DMA: Joplin, MO-Pittsburg, KS
DMA rank: 151
TV Households in DMA: 145,700
Percentage of total U.S. TV households in DMA: 0.128
PO Box 1393
Joplin, MO 64802-1393
Digital channel: 43
Primary Programming: ABC
Shirley Morton, General Manager
Owner: Mission Broadcasting Inc
Despite a few problematic aspects with the premise, Jane the Virgin contains a secret ingredient that is in short supply, perhaps especially on many of the CW's recent soaps: Charm. Much of that comes from Gina Rodriguez in a star-making turn as the title character, who through a series of unexpected mix-ups — one a real doozy — finds her life beginning to resemble the telenovelas she watches with her doting grandmother, who has cajoled her to remain chaste. There's a lot going on in the pilot, almost all of it fun and frothy, bringing genuine effervescence to CW's soap bubbles.
A winning star turn can make a big difference in a comedy. It certainly does in ABC’s Cristela, a fairly standard family sitcom that rises above its pedestrian premise thanks to star Cristela Alonzo, a comedian who makes a favorable impression in this series about an Hispanic Texas family. The show leans into humor that’s about life in a Latino family and life for a Hispanic woman in a predominantly Caucasian workplace. What makes the latter go down easily are Cristela’s reactions to her law firm boss’s offensive jabs.
Pace shouldn't be a problem with a show called The Flash. And it isn't. The CW's high-octane series featuring the super-speedy DC Comics superhero moves briskly along, racing through a pilot episode that charts giddily high on the fun scale. Is some of the dialogue a bit on the heavy-handed side? Well, sure. Are a couple of the supporting characters as thin as a page from a 1950s comic book? OK, yeah. Do a few clunky moments register as overly familiar? All right, yes. Yet it works, mostly because the producers fully and joyfully embrace the comic-book conventions rather than battle against them.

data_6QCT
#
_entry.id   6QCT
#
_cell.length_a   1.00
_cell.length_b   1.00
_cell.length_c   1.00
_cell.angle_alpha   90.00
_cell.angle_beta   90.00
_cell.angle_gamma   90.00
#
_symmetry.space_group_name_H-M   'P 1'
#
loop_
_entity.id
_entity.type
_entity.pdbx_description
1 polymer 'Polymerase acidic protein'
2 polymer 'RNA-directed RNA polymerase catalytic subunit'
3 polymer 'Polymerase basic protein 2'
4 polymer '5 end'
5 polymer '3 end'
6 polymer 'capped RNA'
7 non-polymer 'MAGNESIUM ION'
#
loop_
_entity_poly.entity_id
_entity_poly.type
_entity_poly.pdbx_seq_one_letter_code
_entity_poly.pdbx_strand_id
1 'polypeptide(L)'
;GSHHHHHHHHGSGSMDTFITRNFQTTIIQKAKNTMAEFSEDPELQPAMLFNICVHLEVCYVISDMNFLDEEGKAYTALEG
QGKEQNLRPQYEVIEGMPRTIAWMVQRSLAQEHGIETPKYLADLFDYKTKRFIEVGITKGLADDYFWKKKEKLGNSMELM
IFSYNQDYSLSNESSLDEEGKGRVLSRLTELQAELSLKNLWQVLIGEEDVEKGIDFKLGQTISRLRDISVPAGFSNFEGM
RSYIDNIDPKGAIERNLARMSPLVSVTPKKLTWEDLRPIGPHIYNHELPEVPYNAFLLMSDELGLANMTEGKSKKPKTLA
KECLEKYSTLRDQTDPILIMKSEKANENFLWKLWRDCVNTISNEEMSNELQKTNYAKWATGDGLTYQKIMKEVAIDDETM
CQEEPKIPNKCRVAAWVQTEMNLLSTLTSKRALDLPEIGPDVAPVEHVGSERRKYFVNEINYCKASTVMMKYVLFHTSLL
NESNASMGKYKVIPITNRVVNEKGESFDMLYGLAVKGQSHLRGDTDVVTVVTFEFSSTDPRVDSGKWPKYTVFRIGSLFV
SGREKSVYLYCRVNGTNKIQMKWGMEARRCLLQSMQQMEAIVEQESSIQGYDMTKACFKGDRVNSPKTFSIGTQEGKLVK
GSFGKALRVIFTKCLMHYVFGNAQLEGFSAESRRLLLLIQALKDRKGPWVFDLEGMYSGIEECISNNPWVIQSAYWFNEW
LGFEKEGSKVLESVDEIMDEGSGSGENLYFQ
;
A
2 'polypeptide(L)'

Normally the reaction one hears when critics say that there's really no need for an American remake of the eight-episode British gem Broadchurch is that only critics watched it and thus the general public might as well watch the Fox version, called Gracepoint. But that doesn't make a lot of sense. For starters, the original Broadchurch is a brilliant, taut and emotionally devastating portrayal of a child murder in a remote seaside town and the American remake is flat-out inferior, despite maintaining most of the same plot until the seventh (of 10) episodes. There will be a different killer in Gracepoint, but it could be that the real crime was the idea to redo it in the first place.
Are there a lot of single women on the far side of 30 who are professionally successful and capable but have chaotic sex lives that bleed into their workdays? Are they yearning to see someone they can relate to on TV? Well, they’re going to have to keep waiting. The title character in NBC’s new sitcom Bad Judge matches that description but is so implausible that no one could identify with her. But she’s not so implausible that the show becomes an outrageous farce. Although some moments can be recognized as jokes, they can’t be enjoyed as such.